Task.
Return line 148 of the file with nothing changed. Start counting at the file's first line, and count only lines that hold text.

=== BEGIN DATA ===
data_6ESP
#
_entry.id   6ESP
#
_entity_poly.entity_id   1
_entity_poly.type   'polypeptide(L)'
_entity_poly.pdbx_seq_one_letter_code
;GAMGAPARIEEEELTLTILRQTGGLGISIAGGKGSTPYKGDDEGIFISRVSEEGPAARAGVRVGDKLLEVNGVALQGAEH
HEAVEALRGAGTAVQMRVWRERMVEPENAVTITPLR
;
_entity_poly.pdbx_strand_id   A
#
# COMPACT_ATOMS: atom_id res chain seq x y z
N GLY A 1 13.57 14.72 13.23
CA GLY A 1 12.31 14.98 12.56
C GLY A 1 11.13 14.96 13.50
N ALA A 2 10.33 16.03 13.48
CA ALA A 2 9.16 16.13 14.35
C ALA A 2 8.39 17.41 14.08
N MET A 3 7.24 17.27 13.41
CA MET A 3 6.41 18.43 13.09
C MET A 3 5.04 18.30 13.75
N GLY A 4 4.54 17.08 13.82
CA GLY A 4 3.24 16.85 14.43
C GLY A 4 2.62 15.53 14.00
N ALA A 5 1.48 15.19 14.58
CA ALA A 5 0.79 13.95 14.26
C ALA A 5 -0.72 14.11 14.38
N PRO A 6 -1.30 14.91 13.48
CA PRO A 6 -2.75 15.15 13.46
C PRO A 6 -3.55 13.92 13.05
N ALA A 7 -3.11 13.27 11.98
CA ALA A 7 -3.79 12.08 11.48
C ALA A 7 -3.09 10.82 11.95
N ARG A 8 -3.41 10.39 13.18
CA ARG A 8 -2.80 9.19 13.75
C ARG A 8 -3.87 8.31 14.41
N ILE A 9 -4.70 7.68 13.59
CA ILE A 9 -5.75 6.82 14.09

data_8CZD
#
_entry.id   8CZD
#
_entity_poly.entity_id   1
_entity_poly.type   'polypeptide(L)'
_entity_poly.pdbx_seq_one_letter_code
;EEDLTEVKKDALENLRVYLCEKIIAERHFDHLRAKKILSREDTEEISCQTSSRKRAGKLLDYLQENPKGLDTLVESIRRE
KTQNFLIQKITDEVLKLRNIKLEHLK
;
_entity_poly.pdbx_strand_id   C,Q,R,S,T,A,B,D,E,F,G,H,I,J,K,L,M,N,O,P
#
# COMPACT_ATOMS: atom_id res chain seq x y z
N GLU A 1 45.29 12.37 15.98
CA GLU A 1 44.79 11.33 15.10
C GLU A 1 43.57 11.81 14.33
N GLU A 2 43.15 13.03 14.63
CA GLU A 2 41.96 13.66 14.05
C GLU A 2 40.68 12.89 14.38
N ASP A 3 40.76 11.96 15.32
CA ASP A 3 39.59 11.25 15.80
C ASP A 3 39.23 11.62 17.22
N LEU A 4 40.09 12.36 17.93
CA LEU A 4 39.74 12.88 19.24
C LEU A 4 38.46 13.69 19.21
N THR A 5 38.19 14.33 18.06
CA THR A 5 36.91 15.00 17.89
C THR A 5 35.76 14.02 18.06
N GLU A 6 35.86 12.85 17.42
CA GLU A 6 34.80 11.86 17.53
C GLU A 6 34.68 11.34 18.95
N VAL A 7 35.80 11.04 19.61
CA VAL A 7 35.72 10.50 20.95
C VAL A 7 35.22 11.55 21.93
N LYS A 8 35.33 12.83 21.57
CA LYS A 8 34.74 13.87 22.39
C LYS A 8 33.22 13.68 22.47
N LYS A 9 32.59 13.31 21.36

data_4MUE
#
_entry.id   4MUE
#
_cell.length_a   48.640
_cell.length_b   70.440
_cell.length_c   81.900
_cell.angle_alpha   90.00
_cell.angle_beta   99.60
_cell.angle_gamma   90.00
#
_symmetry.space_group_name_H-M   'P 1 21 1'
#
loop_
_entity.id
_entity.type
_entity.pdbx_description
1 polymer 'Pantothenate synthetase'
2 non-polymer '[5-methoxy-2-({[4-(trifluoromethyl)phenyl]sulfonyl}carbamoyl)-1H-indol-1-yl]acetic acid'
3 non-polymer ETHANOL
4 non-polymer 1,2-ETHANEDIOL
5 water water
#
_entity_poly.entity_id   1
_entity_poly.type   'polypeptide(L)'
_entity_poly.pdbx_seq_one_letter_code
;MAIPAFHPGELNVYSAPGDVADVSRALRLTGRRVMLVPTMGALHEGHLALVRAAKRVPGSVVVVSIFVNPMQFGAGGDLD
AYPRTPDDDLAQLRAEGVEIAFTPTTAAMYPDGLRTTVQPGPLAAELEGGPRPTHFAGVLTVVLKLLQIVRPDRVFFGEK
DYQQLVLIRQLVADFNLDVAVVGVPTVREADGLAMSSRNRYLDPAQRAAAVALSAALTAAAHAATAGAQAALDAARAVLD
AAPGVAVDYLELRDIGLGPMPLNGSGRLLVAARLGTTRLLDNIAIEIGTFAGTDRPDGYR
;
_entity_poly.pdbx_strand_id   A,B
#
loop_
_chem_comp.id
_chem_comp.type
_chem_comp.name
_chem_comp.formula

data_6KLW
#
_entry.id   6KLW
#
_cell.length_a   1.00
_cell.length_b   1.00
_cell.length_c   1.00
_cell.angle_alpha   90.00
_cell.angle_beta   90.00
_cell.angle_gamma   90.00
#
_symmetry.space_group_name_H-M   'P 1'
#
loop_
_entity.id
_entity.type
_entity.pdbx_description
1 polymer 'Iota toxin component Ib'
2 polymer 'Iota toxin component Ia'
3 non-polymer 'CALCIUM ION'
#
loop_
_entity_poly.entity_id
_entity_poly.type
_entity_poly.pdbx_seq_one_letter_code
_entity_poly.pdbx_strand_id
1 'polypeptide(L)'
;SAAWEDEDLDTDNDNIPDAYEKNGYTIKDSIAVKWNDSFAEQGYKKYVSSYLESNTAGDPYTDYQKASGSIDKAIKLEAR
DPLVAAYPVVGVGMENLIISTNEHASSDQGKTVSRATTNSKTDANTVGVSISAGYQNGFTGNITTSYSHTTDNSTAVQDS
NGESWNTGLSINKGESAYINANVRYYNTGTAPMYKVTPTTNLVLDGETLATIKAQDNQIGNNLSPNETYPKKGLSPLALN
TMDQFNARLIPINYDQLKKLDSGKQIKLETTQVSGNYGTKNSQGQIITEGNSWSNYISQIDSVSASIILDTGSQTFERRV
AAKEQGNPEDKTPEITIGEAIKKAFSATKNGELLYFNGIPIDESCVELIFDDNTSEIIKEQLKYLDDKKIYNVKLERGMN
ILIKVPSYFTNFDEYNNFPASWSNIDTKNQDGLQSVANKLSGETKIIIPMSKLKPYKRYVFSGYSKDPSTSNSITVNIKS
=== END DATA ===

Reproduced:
ILIKVPSYFTNFDEYNNFPASWSNIDTKNQDGLQSVANKLSGETKIIIPMSKLKPYKRYVFSGYSKDPSTSNSITVNIKS